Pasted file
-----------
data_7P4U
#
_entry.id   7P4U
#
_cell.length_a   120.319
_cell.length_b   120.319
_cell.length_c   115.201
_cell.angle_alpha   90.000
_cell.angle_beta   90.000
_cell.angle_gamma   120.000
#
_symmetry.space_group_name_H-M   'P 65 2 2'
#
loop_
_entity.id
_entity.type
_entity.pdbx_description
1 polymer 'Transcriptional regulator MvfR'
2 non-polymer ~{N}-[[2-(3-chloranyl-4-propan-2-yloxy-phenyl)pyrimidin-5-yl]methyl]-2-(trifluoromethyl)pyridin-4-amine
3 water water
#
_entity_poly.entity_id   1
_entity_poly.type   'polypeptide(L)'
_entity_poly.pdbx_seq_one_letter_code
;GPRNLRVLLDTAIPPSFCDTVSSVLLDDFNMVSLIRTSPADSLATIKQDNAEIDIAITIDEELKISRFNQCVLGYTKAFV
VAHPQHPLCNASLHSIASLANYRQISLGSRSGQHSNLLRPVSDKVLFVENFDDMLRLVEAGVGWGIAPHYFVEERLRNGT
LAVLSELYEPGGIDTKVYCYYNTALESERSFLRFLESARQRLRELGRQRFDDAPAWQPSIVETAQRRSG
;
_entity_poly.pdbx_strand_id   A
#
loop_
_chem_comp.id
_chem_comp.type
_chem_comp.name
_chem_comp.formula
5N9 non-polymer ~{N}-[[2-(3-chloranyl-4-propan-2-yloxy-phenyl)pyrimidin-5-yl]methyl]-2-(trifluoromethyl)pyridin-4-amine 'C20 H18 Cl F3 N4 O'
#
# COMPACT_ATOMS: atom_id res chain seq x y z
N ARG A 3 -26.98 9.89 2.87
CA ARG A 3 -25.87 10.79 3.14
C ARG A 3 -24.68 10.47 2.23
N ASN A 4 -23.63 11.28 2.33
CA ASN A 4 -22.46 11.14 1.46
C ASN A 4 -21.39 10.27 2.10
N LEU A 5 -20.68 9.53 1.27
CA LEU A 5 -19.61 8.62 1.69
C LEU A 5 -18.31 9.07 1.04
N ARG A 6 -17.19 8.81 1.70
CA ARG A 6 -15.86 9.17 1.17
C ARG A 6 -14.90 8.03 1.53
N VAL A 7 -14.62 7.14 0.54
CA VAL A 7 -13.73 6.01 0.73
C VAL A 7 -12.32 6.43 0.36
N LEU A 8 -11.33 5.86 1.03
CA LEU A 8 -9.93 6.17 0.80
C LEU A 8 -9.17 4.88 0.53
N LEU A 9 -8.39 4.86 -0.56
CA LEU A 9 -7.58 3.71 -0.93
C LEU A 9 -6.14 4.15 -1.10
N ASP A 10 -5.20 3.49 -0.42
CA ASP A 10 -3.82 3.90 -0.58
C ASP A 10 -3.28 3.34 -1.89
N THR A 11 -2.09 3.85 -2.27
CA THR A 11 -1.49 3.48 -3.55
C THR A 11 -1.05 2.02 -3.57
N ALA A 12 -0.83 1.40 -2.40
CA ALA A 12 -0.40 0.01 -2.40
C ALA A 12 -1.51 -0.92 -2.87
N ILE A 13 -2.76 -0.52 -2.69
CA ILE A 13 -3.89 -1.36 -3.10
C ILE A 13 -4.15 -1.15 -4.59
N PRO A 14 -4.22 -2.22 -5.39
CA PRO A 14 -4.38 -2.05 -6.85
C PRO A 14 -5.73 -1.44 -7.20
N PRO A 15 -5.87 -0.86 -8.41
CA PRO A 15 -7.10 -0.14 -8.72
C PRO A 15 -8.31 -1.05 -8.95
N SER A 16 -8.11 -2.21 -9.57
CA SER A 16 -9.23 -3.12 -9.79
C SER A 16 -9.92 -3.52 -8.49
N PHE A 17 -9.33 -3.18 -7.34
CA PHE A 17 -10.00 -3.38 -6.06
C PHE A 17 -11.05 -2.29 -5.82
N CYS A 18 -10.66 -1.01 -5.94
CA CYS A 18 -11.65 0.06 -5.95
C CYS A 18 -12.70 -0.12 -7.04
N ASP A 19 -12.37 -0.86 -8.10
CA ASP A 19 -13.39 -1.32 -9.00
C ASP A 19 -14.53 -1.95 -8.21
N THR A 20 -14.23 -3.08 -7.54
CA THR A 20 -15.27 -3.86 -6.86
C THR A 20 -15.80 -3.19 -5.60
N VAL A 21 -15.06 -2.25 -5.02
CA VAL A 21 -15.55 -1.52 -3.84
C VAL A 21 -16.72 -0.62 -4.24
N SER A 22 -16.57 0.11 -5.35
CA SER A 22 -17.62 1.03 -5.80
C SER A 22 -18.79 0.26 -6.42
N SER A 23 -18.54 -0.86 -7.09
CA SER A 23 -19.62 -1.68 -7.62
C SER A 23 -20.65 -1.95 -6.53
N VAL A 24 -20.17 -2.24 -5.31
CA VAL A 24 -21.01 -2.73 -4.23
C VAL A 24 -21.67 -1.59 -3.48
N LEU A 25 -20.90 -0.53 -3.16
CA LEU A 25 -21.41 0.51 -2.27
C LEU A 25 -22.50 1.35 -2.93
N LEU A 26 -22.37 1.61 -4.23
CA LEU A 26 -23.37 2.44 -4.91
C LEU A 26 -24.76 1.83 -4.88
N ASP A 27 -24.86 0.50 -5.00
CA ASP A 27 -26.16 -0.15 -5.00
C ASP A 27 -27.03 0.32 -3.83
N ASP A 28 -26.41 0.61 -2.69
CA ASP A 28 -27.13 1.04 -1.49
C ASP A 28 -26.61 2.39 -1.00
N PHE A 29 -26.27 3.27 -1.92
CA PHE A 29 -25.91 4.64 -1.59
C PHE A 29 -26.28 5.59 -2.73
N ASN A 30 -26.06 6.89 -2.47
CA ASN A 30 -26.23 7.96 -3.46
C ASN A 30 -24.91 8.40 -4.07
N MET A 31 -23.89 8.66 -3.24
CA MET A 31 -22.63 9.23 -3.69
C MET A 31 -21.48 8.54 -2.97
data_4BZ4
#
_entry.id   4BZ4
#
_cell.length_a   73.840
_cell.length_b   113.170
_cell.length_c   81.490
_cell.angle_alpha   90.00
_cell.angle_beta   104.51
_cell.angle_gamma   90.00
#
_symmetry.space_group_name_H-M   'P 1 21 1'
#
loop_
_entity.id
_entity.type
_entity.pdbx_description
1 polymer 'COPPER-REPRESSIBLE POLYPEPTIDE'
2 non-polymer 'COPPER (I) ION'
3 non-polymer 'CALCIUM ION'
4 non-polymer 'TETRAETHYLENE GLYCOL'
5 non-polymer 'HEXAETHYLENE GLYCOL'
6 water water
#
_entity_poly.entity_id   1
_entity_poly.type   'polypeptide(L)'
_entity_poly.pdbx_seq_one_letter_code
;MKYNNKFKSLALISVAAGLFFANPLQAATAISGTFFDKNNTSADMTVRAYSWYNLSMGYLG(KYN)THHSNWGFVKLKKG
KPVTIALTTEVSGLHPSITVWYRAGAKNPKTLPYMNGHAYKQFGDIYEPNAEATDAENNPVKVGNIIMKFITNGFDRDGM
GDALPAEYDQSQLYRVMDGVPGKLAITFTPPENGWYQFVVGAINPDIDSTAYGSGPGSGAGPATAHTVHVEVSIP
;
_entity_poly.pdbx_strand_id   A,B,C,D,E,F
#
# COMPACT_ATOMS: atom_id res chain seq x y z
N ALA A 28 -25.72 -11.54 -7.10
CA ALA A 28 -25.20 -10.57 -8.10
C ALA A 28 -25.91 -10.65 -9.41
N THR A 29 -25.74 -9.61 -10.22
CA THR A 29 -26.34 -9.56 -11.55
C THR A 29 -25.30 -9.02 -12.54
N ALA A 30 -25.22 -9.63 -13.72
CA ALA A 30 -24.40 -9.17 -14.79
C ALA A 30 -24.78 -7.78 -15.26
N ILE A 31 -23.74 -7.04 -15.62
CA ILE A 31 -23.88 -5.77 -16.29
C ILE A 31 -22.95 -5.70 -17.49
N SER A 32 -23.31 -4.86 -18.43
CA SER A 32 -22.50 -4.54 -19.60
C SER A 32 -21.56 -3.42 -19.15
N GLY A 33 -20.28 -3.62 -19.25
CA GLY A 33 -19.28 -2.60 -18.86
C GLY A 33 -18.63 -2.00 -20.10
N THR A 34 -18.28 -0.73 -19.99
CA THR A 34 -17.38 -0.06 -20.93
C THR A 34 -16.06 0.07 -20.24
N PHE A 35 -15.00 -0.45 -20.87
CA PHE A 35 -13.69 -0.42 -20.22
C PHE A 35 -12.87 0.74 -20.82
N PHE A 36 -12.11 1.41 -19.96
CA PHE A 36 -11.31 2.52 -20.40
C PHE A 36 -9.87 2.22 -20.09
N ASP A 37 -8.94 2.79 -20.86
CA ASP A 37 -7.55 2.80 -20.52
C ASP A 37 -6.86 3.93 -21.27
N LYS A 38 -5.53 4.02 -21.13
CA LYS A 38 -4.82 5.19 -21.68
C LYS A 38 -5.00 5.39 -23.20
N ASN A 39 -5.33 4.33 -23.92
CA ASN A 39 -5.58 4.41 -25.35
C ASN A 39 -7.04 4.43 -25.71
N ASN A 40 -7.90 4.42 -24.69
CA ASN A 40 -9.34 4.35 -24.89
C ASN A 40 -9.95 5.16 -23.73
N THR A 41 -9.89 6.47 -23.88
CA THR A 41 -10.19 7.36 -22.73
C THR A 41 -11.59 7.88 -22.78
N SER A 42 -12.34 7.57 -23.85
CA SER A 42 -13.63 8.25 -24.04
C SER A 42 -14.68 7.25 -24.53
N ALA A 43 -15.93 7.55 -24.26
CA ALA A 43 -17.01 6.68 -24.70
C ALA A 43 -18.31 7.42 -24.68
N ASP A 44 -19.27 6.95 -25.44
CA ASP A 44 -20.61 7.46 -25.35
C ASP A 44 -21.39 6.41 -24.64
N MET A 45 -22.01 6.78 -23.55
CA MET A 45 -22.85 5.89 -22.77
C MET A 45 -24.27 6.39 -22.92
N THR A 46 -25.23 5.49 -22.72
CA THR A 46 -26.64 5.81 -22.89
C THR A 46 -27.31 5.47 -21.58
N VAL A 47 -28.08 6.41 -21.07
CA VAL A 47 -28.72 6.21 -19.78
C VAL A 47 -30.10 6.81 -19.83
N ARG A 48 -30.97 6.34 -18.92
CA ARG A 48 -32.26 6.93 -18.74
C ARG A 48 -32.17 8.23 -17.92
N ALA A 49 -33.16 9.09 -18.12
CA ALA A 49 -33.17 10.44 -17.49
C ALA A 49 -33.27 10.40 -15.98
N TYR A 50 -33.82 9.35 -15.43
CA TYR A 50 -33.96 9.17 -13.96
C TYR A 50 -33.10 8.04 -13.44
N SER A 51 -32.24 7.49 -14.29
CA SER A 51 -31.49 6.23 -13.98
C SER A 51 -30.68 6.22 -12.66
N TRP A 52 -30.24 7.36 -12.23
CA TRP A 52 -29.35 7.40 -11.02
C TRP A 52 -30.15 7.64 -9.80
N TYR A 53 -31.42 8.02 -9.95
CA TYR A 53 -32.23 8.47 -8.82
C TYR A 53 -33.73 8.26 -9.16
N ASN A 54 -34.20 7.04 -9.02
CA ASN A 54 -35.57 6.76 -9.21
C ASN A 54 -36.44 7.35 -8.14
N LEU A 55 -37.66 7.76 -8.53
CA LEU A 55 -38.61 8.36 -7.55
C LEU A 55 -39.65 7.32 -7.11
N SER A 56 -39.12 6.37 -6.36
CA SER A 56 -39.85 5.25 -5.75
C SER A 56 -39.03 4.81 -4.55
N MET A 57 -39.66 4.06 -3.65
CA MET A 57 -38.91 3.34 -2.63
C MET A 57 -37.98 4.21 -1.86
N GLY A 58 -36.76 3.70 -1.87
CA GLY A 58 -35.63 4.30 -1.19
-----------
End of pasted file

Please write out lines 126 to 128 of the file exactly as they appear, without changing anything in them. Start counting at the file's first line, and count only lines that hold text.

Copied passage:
data_4BZ4
#
_entry.id   4BZ4